Some topics invite more discussion than others and even conflict.
This is actually good for discussion, that students have strong opinions on the topic and that they are willing to engage in defending their ideas. However, just because an issue is controversial and a discussion heated and even emotional does not mean it is a good discussion. A discussion should evoke interest and willingness to engage, but students also have to be willing to listen to other students and consider the logic of their own opinions as well as their challenges and responses to others.
6 Methods for Avoiding Pitfalls Choosing Topics for Discussion
Careful Choice of Topics. Enlist Student Help
Begin by asking students what they’d like to talk and write about over the course of the term. A few students might venture a few topics that are popular in the current discourse, such as bullying and immigration legislation. The instructor can offer guidance by asking what can be discussed about the topic, if everyone is likely to agree or disagree on the topic—for example, most people will be able to agree bullying is bad, so it seems like it may not be much of a controversial topic, but there are differences in opinion on what exactly bullying is, what behavior might be considered bullying, and how we should address it, so there are topics for discussion. The point is that a topic has to be somewhat “controversial” and have room for disagreements so that a discussion beyond “good point; I agree” can take place.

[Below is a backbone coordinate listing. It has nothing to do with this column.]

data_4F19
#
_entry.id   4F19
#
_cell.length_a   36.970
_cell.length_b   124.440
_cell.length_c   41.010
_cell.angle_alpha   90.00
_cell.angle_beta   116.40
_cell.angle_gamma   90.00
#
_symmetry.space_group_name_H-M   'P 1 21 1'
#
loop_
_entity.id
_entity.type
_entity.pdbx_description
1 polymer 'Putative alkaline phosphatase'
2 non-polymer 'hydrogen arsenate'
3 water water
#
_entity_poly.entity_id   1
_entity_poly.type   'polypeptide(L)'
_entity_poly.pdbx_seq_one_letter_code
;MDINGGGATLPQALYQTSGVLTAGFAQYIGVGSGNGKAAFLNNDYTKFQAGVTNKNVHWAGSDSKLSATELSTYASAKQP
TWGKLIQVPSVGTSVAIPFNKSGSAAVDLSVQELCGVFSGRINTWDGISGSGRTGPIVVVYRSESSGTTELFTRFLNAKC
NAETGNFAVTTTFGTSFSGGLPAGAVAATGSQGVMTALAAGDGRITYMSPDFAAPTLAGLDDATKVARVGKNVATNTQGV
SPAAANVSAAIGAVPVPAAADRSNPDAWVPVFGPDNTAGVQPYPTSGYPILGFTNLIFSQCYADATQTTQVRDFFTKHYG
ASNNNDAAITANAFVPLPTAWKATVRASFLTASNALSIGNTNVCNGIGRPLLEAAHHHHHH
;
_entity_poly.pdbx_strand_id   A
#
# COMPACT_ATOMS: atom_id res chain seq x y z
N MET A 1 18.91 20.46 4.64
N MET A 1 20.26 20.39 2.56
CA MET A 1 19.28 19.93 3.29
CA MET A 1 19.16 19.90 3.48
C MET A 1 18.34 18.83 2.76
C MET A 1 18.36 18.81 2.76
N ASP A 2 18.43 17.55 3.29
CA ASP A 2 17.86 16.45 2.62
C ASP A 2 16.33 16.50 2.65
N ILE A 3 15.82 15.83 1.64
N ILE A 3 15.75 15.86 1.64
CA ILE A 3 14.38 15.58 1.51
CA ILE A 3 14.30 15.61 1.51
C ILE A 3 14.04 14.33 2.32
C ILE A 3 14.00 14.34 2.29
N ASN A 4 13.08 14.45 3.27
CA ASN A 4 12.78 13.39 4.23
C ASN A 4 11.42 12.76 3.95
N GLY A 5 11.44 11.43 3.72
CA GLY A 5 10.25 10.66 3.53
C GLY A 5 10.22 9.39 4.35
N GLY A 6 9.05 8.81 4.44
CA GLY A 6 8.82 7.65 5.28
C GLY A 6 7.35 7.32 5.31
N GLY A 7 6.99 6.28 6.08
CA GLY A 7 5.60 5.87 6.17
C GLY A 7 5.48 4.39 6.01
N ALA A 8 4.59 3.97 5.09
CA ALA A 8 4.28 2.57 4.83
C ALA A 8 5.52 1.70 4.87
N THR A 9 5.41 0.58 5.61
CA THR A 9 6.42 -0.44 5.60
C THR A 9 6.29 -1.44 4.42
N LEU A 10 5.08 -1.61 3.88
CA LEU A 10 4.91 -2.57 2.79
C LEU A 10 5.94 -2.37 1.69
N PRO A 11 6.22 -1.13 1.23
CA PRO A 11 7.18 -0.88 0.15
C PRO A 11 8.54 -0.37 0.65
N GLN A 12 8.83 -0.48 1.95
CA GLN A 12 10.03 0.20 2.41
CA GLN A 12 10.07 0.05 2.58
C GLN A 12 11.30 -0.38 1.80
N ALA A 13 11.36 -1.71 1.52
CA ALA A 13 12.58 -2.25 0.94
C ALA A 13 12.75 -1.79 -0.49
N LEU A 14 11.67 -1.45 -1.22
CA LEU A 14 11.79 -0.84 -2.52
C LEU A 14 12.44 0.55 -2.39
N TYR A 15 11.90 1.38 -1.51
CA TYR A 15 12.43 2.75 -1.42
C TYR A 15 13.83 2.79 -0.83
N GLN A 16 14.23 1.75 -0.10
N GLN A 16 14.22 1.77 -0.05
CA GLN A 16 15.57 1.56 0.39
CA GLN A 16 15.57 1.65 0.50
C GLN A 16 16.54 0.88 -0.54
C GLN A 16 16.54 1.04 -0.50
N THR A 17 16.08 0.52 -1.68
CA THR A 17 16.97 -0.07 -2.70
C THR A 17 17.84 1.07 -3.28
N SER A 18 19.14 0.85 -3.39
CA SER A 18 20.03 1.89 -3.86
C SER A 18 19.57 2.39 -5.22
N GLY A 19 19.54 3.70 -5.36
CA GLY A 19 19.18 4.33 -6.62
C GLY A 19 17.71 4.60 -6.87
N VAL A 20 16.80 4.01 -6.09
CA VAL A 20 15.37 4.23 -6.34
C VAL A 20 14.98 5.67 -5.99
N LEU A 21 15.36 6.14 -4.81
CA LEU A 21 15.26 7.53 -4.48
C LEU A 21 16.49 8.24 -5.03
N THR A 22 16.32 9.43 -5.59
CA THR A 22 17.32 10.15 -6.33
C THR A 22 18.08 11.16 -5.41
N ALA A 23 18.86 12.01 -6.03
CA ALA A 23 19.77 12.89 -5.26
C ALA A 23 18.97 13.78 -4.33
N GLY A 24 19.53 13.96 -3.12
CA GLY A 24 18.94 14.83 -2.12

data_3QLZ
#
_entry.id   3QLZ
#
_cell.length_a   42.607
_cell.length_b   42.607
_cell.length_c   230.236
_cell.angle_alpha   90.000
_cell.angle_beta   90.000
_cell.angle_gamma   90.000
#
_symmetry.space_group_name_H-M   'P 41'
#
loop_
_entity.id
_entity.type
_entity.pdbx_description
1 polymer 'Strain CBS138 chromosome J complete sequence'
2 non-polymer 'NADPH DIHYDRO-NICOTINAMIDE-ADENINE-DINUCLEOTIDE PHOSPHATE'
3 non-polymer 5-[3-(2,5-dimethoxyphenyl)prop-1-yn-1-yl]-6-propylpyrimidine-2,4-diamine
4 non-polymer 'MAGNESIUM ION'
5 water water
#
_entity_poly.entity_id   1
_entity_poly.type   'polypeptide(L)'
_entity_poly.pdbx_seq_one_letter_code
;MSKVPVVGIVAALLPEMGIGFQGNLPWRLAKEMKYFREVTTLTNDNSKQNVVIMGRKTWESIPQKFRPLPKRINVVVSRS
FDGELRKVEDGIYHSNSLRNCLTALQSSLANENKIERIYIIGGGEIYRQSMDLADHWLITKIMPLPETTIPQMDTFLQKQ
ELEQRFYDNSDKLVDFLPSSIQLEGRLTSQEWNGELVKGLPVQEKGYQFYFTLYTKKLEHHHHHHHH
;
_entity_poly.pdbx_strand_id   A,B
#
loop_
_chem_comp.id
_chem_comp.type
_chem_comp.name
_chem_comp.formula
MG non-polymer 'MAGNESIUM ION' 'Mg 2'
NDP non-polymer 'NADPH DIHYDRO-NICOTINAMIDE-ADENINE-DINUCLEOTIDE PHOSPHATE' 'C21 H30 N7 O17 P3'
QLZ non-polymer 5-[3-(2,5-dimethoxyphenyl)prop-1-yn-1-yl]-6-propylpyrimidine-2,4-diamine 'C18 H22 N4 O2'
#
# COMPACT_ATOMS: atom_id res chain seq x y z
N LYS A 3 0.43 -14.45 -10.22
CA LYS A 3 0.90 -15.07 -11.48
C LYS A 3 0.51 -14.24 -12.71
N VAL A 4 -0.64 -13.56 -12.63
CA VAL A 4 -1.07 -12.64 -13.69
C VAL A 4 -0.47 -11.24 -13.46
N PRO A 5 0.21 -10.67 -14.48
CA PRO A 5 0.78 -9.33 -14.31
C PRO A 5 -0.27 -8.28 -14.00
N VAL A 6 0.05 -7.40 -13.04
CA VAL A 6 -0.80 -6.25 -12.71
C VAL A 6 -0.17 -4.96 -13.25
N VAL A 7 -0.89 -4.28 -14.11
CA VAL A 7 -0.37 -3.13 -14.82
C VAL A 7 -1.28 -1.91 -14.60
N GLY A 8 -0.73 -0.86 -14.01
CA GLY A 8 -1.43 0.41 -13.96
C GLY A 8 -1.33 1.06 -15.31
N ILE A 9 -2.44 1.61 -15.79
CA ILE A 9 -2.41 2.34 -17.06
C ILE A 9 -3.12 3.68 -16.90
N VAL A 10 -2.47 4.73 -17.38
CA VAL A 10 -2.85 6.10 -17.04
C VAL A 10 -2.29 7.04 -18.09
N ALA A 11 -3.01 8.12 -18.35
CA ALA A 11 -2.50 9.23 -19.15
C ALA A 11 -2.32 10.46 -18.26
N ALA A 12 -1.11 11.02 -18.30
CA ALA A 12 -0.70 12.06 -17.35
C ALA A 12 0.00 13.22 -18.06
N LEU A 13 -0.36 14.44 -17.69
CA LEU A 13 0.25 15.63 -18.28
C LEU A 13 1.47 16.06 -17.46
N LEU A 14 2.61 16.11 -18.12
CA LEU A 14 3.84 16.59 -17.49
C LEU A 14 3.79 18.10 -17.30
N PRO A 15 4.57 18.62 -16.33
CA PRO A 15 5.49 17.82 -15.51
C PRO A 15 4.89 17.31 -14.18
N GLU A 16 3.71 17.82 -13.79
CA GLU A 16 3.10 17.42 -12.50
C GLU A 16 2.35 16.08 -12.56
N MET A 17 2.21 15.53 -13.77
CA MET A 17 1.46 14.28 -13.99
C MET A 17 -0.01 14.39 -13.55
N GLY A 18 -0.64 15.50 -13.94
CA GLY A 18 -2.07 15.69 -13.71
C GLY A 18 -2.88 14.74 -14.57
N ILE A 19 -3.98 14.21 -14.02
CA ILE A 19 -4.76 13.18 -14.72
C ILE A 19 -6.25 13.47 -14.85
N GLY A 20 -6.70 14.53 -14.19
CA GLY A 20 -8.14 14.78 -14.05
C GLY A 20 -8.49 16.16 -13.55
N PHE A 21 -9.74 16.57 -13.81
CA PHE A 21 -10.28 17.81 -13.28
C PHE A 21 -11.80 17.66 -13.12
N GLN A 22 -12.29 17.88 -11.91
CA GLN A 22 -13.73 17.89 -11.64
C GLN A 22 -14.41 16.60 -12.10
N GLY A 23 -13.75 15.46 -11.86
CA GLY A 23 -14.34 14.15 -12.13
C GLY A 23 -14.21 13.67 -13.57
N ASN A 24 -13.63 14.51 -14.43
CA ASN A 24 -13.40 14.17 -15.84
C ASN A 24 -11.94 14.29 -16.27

Add That topic That “No One Wants to Talk About”
Force students out of their comfort zones. Students may be fall back on the topics that have little room for disagreement and are relatively safe, such as a topic like “bullying” often is, if handled superficially—what reasonable person is going to say that there are positive aspects to bullying? If students are only approaching topics in a very superficial manner like this, the teacher can step in and suggest some likely topics. Often it depends on the area and “culture” of the place the school is located in to determine what issues are “controversial.” In one college where I’ve taught, in a rural area of northern California, controversial topics surround issues of water rights, gun ownership liberties, and animal cruelty and protection issues. Specifically, students often disagree on where personal liberty leaves off and societal responsibility steps in, such as how societal responsibility and protection of society must be balanced against an individual right to own a gun or a potentially vicious animal. These topics are of interest to the students because they are not so far removed in this area from the Wild West, in its location and only two hundred years in time. Students often have strong feelings on the topics of gun rights that they would not often feel comfortable raising in class, but this is one reason they should be raised.
Agree to some basic ground rules on courtesy. Students may not yell at each other, lapse into sullen silence, stalk out of the room, and so forth. They must listen with courtesy and not interrupt. These seem basic principles, but it is surprising how often they are violated. Failing to observe common courtesy may result in being asked to leave class for a day and losing points that may not be made up.